B.C. Premier Christy Clark sought Monday to convince about 1,800 supporters at a key fundraising dinner that the B.C. Liberals still have a shot at winning the provincial election despite running far behind the NDP in the polls.
Observers said that was the key goal for Ms. Clark in the last annual premier’s dinner before campaigning begins next week for the May 14 provincial election.
The candidates the Liberals will be running across the province took to the stage in a ballroom of the Vancouver Convention Centre, forming a backdrop behind Ms. Clark as she touted her team, and then proceeded to take a series of election-style shots at NDP Leader Adrian Dix.
But the key message was that the polls are wrong. Ms. Clark told her audience she was confident of a turnaround win as voters focused on making a choice between the NDP and the Liberals.
“When free enterprisers have something worth fighting for, we win,” Ms. Clark said. “I have never been more ready for anything in my life.”
But Ms. Clark, heading into her first election since winning the B.C. Liberal leadership in 2011, said she would need the help of her supporters – who paid $350 per plate – to score that win.
“We need to band together to make this happen,” she said near the end of a speech capped by a standing ovation from the audience of MLAs past and present, business leaders and other supporters.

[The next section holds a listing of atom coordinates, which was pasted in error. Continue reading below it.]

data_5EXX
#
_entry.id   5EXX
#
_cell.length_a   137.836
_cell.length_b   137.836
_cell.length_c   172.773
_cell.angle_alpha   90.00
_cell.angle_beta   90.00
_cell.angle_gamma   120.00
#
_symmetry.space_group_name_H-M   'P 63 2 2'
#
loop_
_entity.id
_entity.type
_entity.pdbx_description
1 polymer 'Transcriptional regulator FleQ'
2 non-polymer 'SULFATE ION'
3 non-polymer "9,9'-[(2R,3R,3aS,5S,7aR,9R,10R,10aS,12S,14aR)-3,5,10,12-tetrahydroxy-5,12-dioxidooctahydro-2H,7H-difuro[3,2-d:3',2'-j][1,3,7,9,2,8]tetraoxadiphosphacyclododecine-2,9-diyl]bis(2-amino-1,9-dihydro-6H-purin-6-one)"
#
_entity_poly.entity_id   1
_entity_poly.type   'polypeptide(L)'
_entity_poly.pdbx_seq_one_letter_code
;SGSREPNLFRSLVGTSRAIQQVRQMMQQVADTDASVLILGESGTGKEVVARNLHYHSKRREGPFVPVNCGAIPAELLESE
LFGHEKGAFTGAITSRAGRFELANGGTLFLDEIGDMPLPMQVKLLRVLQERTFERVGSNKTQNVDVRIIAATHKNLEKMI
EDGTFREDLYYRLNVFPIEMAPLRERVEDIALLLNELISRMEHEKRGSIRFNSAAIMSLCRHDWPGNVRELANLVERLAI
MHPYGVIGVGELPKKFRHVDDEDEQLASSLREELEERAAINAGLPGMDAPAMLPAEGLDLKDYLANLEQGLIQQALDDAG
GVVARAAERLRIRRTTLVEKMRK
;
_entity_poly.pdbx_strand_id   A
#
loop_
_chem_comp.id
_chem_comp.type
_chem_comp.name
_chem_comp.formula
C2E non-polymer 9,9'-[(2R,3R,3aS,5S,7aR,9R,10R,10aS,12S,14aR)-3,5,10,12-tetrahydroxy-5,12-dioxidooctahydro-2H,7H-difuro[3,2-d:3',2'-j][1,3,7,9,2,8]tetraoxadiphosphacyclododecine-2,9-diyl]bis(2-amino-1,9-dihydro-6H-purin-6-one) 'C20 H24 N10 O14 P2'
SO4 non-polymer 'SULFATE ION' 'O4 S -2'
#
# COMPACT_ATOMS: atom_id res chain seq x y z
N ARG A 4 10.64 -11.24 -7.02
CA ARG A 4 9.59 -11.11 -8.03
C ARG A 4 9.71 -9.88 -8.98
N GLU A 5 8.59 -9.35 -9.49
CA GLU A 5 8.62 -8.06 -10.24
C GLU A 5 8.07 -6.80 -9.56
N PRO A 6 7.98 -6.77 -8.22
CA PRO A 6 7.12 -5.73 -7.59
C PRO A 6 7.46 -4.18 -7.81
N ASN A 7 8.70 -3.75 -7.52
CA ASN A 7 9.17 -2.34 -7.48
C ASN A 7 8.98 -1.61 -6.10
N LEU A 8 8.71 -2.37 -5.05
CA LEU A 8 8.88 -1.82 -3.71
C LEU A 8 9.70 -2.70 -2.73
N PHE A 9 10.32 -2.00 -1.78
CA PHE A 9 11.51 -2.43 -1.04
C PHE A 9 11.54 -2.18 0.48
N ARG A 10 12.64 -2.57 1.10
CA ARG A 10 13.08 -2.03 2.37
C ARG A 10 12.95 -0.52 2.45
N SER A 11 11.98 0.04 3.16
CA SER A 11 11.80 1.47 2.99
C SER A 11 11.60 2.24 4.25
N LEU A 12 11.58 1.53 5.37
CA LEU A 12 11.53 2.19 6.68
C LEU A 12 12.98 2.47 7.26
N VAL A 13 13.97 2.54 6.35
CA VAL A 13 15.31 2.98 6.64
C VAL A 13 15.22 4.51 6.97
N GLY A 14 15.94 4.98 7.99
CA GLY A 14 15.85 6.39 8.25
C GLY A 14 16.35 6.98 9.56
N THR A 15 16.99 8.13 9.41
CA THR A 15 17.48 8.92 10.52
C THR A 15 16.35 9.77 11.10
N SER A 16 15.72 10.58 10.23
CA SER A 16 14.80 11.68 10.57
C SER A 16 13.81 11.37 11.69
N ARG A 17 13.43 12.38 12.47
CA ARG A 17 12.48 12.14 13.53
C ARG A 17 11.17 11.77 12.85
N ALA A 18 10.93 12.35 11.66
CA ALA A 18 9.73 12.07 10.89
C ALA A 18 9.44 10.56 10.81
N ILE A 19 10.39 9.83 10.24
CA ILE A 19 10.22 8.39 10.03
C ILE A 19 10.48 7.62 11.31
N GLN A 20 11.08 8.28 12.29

The fundraiser was co-chaired by Christine Day, CEO of Lululemon, Cactus Restaurants founder Richard Jaffray and condo marketer Bob Rennie.
Cultural Development Minister Bill Bennett said the situation is especially dire for the Liberals this year because of the perception that the NDP could actually win power next month, attaining government for the first time since 2001.
“In the three elections, I have fought, I don’t think the NDP was expected to win,” he said after the speech. “The NDP are, in a lot of cases, expected to win this time.”
He said members of the audience had to leave believing the Liberals could actually win a fourth term, defying polls that include an Angus-Reid survey that has the New Democrats running 20 points ahead of the Liberals.. “This crowd has to believe we can win so they’ll get involved in our campaigns and donate and vote,” he said.
He said he thought Ms. Clark had done that.
Former Tory MP John Reynolds, who co-chaired the 2012 premier’s dinner as part of an effort to bolster the Liberals and heal a split in the centre-right vote between the Liberals and B.C. Conservatives, said Ms. Clark left the audience motivated.
“She had to show them she’s ready to fight an election,” he said after the speech.
The point, he said, was for those present to go out and tell their friends and associates as much. “This is about getting votes,” he said.